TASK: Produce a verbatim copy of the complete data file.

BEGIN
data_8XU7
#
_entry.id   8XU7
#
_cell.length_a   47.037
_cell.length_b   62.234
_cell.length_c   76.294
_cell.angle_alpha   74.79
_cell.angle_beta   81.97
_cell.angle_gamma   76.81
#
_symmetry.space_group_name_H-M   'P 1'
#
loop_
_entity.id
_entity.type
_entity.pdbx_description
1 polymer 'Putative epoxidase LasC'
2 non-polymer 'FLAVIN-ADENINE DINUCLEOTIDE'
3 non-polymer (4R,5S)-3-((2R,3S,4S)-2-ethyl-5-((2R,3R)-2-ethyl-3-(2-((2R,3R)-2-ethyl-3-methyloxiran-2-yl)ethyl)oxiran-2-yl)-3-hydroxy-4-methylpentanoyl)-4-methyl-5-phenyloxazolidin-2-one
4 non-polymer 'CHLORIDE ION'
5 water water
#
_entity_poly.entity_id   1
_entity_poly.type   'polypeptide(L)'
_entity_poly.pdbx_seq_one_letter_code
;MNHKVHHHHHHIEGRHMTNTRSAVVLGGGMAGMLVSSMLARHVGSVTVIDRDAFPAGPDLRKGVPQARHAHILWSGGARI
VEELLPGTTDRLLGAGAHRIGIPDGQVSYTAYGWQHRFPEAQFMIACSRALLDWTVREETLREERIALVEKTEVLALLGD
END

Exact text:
data_8XU7
#
_entry.id   8XU7
#
_cell.length_a   47.037
_cell.length_b   62.234
_cell.length_c   76.294
_cell.angle_alpha   74.79
_cell.angle_beta   81.97
_cell.angle_gamma   76.81
#
_symmetry.space_group_name_H-M   'P 1'
#
loop_
_entity.id
_entity.type
_entity.pdbx_description
1 polymer 'Putative epoxidase LasC'
2 non-polymer 'FLAVIN-ADENINE DINUCLEOTIDE'
3 non-polymer (4R,5S)-3-((2R,3S,4S)-2-ethyl-5-((2R,3R)-2-ethyl-3-(2-((2R,3R)-2-ethyl-3-methyloxiran-2-yl)ethyl)oxiran-2-yl)-3-hydroxy-4-methylpentanoyl)-4-methyl-5-phenyloxazolidin-2-one
4 non-polymer 'CHLORIDE ION'
5 water water
#
_entity_poly.entity_id   1
_entity_poly.type   'polypeptide(L)'
_entity_poly.pdbx_seq_one_letter_code
;MNHKVHHHHHHIEGRHMTNTRSAVVLGGGMAGMLVSSMLARHVGSVTVIDRDAFPAGPDLRKGVPQARHAHILWSGGARI
VEELLPGTTDRLLGAGAHRIGIPDGQVSYTAYGWQHRFPEAQFMIACSRALLDWTVREETLREERIALVEKTEVLALLGD